604, Swanston St, Carlton, VIC 3053
Norsiah's Kitchen started out more than a decade ago on Chapel Street as a restaurant but this is a true home cooking family run restaurant that struggled to keep up with the speed and sleek operations of that area. You used to have to call ahead to order if you wanted to eat in a timely manner. Then, they moved to Swanston Street in Carlton, and transformed itself into a fastfood cafe. This has worked wonders for them, serving mainly from the bain-marie, with the option for ala carte dishes too. This is basically student haven with its large portions and very affordable prices.
This is a small space with a cafeteria style setting that is very informal and basic. There are some tables outside as well. All the tables and chairs are moveable to suit different numbers of diners eating together, but remember, this is a small cafe - so don't go crazy with large groups. There is parking round the side on Pelham Street.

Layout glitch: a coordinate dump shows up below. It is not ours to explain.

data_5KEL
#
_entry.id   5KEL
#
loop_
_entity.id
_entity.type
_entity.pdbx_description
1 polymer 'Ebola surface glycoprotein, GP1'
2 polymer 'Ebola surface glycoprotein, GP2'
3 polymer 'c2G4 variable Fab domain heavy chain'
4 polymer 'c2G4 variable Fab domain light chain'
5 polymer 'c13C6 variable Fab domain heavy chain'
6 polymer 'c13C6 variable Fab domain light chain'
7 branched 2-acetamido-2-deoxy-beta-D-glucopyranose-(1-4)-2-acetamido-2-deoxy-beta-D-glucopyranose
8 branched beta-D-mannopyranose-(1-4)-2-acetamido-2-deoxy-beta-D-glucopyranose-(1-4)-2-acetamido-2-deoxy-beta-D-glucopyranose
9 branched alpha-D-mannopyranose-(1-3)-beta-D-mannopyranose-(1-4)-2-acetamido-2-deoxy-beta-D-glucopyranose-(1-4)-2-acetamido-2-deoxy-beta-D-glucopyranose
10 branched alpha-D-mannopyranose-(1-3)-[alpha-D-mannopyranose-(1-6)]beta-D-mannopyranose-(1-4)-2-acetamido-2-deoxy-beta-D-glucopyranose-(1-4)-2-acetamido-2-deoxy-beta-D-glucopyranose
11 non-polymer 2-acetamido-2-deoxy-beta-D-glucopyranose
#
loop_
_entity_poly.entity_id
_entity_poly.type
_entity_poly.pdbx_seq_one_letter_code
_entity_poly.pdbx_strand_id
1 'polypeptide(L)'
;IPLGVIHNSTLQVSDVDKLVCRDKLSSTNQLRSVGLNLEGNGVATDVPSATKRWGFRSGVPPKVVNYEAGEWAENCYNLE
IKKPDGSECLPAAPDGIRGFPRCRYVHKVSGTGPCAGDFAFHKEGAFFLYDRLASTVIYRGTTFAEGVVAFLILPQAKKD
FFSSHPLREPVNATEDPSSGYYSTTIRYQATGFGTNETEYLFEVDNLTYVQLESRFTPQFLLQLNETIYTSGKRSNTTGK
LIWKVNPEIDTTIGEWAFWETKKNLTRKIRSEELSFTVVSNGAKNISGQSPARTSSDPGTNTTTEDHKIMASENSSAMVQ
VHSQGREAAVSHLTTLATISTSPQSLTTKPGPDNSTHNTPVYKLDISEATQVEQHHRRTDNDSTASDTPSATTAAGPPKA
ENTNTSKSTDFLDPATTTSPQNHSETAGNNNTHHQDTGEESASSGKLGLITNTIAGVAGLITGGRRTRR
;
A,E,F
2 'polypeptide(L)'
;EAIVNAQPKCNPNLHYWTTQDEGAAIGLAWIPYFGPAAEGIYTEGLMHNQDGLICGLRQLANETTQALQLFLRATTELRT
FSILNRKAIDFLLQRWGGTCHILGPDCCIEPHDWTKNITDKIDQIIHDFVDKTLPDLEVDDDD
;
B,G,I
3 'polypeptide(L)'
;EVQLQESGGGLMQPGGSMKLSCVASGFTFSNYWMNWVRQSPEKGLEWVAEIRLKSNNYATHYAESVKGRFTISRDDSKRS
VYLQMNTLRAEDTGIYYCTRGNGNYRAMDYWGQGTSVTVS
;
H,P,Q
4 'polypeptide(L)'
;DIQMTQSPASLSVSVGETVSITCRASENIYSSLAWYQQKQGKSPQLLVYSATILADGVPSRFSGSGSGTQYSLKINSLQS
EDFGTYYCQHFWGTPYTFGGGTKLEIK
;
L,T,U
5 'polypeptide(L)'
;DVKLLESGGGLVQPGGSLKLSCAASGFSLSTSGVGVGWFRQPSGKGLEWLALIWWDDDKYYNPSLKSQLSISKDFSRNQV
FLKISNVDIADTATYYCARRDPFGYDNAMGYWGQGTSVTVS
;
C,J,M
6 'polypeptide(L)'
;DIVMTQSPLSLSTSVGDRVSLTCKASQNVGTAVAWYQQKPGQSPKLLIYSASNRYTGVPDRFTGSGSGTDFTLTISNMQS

Things to do Nearby: Lygon Street is not too far away and Melbourne Central is a good 15 minute walk.
The service here is always friendly, welcoming, and informal. It's almost like visiting a friend's cafe and you do feel that way. This is a great plus for the cafe.
This is a place I go to when I want a really quick meal with no fuss.
So, is there a difference between Malaysian Malay and Singaporean Malay cuisine? Essentially, the answer is no, though regional variation can occur because of slightly different tastes and preferences. The range of dishes and style of cooking are essentially the same. However, regional variations are due to different combinations of spices in quantity and balance, and also dependent on how much influence there is from sister cuisines in the area. For example, it is arguable that Northern Malaysian Malay cuisine have Thai influences, while East Coast Malaysian Malay cuisine is characterised by their access to seafood, and seafood products such as sauces and condiments. On the other hand, some would argue that Malay cuisine in Singapore has stronger Chinese influences.
Dare I say that the Malay dishes in Singapore are less spicy and intense compared to the West Malaysian cousins? I am not sure but it does feel that way. This is not to say that they have less chillies, just that it's not as rich or heavy handed in the spices used. Of course, I can easily be challenged in that opinion and hope to continue this research through actual food tasting action research ... ah! What a wonderful World!